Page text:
Studies on Cervical Artificial Disc Replacement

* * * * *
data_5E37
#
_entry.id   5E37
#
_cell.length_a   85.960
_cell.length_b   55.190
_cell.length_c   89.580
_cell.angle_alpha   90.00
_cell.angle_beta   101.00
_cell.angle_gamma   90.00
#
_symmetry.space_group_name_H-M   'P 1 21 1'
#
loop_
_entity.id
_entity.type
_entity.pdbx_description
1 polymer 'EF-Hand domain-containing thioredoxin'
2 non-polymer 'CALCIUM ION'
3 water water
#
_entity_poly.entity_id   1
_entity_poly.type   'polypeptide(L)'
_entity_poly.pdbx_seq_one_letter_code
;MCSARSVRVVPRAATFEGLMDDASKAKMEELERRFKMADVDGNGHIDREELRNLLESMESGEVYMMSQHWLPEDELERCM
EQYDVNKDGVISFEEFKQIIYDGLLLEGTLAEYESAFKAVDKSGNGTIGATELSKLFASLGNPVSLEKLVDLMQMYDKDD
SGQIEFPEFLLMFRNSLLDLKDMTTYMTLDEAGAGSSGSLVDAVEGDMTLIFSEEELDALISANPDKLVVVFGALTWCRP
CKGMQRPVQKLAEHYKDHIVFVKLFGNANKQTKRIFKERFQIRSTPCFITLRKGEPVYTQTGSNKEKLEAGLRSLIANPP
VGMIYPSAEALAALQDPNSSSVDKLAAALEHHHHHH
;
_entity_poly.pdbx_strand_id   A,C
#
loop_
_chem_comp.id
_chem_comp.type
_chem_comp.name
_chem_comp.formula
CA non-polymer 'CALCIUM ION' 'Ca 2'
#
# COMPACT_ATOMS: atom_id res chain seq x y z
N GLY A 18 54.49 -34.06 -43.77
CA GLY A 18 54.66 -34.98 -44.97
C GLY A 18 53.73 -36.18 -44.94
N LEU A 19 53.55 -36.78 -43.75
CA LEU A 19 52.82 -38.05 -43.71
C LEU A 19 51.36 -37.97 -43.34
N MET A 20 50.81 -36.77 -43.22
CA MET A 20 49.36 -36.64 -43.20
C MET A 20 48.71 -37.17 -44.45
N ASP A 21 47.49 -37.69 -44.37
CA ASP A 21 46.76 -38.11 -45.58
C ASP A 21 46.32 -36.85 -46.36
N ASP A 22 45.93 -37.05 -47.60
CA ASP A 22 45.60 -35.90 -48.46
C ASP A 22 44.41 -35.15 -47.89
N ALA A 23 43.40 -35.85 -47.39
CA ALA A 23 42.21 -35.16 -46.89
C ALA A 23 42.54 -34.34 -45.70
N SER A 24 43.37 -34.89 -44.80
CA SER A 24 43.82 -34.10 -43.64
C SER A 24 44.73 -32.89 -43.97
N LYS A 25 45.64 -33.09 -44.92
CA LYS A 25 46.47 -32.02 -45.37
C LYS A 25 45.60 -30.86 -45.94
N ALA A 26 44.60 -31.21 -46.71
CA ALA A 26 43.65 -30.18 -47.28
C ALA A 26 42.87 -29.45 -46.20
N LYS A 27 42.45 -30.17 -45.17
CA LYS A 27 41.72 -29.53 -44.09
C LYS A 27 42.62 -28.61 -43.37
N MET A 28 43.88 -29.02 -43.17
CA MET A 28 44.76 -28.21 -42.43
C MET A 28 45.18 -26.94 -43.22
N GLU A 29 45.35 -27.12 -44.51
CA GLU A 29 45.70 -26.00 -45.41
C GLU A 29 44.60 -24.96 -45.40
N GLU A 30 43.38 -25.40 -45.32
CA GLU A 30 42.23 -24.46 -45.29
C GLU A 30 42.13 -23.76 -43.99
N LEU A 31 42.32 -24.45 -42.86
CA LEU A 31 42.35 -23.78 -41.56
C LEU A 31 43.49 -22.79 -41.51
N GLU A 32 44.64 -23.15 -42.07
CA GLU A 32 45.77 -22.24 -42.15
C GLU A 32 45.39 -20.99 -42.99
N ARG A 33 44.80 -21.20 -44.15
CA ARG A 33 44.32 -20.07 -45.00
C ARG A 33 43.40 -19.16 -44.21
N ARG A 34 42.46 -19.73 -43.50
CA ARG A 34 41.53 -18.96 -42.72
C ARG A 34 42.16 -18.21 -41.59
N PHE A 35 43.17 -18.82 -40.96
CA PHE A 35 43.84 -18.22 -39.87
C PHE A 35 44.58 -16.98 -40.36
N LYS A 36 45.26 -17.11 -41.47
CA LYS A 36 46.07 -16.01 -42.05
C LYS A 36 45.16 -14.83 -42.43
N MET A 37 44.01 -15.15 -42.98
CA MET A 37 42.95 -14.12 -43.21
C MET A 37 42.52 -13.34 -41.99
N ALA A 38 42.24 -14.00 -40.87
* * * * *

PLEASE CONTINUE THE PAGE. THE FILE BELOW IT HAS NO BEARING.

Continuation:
Sammanfattning: Artificial disc replacement (ADR) was developed as an alternative to anterior fusion after decompression for cervical degenerative radiculopathy. By preserving motion, it was expected to prevent acceleration of adjacent segment pathology (ASP) associated with fusion, and lead to better clinical outcomes. The aims of this thesis were to evaluate whether ADR surgery leads to better outcomes than fusion surgery, to investigate if it prevents the acceleration of ASP, and to analyze its potential complications.  In a multicenter randomized controlled trial (RCT) 153 patients were randomized to ADR (DiscoverTM implant) or fusion surgery (autograft, plate and screws). The outcomes at 5 and 10 years postoperatively were analyzed with Neck Disability Index (NDI) as primary measure. Heterotopic ossification (HO), ASP, and secondary surgery where analyzed. The measurements of radiographic parameters used in the assessment of cervical alignment where validated.To further analyze secondary surgery after ADR, a descriptive register cohort study was done with 42 patients whose data were retrieved from Swespine and completed with medical charts, images, and a telephone interview. There was no difference in NDI scores between groups in the RCT, 5 or 10 years postoperatively. Radiological and clinically significant ASP were similar in both groups. There was more secondary surgery in the ADR group compared with the fusion group, mainly due to device loosening in women. Severe HO was seen in 71% of the ADR implants 5 years postoperatively, and 27% were fused, male sex being a clear risk factor.Normative data for measurement error were provided on the cervical alignment measurements,  and the most reliable were the K-line tilt and the cervical sagittal vertical axis (cSVA). In the 42 patients in the register cohort study the most common diagnosis leading to reoperation was loosening of the ADR implant and/or ASP, predominantly treated with fusion surgery. Reoperation resulted in good outcomes in the vast majority of patients. At the long-term, there is no clinical benefit of ADR over fusion surgery after decompression for cervical degenerative radiculopathy. ADR, compared with fusion surgery, does not prevent acceleration of ASP, and results in more reoperations. Revision surgery for failed cervical ADRs is effective and justified. 

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